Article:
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5

I think I figured this out myself. I believe the problem was that my job was being deleted before the zip command finished. I guess Vim deletes a job object if there are no references to it. So the solution was to turn my job variable into a script-local variable to prevent it from being deleted. So, I changed my line let job = ... to let s:job = .... I ...


0

Afaik this string is hardcoded into vim (and translated). You would have to patch and recompile vim yourself. The relevant code is here (thanks @Rich).


3

It's possible to get Vim to handle all the necessary escaping for you by calling shellescape(). If you pass in a non-zero value for its second argument, this will escape characters in a manner suitable for passing as a command line argument to a ! command or filter: :exe "'<,'>!awk" shellescape('!x[$0]++', 1) You can wrap this into a command that ...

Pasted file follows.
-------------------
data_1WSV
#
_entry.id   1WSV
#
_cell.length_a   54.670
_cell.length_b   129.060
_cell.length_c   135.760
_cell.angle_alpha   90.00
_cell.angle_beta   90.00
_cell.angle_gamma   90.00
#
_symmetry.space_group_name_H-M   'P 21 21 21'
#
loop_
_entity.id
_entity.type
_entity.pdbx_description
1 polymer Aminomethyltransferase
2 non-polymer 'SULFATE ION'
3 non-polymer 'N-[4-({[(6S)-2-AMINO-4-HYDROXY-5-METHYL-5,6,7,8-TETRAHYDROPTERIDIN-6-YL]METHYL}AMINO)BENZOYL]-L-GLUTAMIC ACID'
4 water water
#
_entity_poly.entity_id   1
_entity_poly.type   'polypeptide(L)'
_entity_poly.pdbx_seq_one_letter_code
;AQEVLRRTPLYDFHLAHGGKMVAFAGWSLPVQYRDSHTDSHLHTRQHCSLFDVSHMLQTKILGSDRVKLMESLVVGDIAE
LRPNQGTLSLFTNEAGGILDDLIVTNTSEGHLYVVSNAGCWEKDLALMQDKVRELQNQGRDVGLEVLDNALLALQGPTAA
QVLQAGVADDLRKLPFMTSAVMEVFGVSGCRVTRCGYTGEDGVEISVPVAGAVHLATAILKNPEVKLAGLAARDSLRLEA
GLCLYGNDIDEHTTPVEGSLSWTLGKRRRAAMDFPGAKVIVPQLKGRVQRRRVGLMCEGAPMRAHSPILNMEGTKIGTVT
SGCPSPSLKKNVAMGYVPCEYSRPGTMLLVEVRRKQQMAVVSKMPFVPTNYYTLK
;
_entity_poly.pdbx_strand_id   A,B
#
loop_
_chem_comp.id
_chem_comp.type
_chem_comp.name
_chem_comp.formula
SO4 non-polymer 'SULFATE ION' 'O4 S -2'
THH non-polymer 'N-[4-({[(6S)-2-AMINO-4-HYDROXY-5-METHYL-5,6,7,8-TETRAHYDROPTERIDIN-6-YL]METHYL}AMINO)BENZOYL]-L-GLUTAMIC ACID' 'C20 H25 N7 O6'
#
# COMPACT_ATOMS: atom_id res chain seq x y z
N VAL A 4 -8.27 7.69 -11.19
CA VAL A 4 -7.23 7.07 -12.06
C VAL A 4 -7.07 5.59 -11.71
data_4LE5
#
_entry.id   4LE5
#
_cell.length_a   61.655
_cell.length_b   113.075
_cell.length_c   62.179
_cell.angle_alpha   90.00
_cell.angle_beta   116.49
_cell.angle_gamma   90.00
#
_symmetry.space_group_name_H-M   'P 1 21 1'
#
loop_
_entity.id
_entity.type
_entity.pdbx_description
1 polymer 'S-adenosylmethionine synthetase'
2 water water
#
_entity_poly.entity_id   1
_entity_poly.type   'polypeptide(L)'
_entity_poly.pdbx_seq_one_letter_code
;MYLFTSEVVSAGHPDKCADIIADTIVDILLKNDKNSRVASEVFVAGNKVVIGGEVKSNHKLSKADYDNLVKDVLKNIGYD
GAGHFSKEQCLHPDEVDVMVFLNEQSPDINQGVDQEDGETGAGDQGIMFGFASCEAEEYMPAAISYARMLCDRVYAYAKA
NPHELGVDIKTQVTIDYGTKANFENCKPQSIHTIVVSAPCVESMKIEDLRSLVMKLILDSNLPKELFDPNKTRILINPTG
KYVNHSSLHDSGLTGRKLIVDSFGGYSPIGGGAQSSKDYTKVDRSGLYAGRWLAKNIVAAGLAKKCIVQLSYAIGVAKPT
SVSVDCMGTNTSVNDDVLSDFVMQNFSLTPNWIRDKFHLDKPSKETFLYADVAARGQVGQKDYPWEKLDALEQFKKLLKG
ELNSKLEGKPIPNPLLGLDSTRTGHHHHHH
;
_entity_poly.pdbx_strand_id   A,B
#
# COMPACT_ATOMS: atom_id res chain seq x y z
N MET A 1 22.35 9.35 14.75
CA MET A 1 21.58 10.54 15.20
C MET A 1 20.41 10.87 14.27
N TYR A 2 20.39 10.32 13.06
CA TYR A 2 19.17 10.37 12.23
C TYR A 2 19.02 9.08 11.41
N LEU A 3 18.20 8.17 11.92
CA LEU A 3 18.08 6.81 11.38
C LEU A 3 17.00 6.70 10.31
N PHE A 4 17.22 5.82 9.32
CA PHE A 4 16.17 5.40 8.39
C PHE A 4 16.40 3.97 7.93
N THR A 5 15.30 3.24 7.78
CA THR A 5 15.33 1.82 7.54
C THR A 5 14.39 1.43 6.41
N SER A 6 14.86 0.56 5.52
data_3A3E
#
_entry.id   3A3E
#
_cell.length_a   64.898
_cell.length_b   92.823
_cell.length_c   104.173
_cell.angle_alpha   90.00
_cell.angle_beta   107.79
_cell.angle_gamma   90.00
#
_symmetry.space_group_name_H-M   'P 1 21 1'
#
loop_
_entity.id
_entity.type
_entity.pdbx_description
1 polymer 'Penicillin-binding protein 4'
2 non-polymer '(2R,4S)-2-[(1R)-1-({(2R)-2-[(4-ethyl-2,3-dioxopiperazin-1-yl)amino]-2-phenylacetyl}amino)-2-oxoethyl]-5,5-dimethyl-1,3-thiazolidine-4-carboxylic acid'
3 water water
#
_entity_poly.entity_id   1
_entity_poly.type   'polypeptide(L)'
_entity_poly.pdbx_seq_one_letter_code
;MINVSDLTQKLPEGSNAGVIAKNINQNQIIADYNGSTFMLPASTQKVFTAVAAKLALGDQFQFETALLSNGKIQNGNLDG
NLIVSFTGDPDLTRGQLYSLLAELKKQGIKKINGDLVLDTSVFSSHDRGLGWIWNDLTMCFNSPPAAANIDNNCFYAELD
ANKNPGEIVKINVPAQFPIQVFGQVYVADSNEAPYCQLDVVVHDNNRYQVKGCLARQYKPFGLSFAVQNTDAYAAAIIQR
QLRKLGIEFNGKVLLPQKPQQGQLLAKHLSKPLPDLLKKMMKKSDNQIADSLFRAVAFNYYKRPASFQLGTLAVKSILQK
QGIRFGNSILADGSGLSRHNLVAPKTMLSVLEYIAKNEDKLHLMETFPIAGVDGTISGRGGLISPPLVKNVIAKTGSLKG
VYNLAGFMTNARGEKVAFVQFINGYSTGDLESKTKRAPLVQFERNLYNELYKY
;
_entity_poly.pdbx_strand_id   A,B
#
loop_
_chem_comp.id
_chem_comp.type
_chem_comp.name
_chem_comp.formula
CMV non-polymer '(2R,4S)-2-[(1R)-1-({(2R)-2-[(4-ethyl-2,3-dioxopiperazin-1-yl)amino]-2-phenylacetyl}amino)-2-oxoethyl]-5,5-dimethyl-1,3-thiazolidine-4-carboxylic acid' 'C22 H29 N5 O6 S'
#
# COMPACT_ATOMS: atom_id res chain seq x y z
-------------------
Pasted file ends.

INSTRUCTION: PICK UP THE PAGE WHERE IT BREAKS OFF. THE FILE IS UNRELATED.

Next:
3

From :h :range! Filter {range} lines through the external program {filter}. Vim replaces the optional bangs with the latest given command and appends the optional [arg]. The second ! is replaced with last shell cmd, I guess it expand to some command that read the temp file, escape it should work: '<,'>! awk '\!a[$...


4

When I run :%!awk '!x[$0]++' in my vim, I get E34: No previous command. I fixed it by escaping the ! (see :help :!). Mapping: " ~/.vim/autoload/uniq.vim function uniq#operator(type, ...) abort let l:visual = a:0 if l:visual '<,'>!awk '\!x[$0]++' else '[,']!awk '\!x[$0]++' endif endfunction " ~/.vim/plugin/uniq.vim nnoremap U :set ...


1

The output you're getting in your terminal that is messing up the text in Vim is likely from the running sxhkd binary that you're spawning in background. As a possible way to fix this, you can redirect its output to /dev/null when you launch it from the autocmd. Instead of ending the external command with: sxhkd & Use instead: sxhkd >/dev/null 2&...


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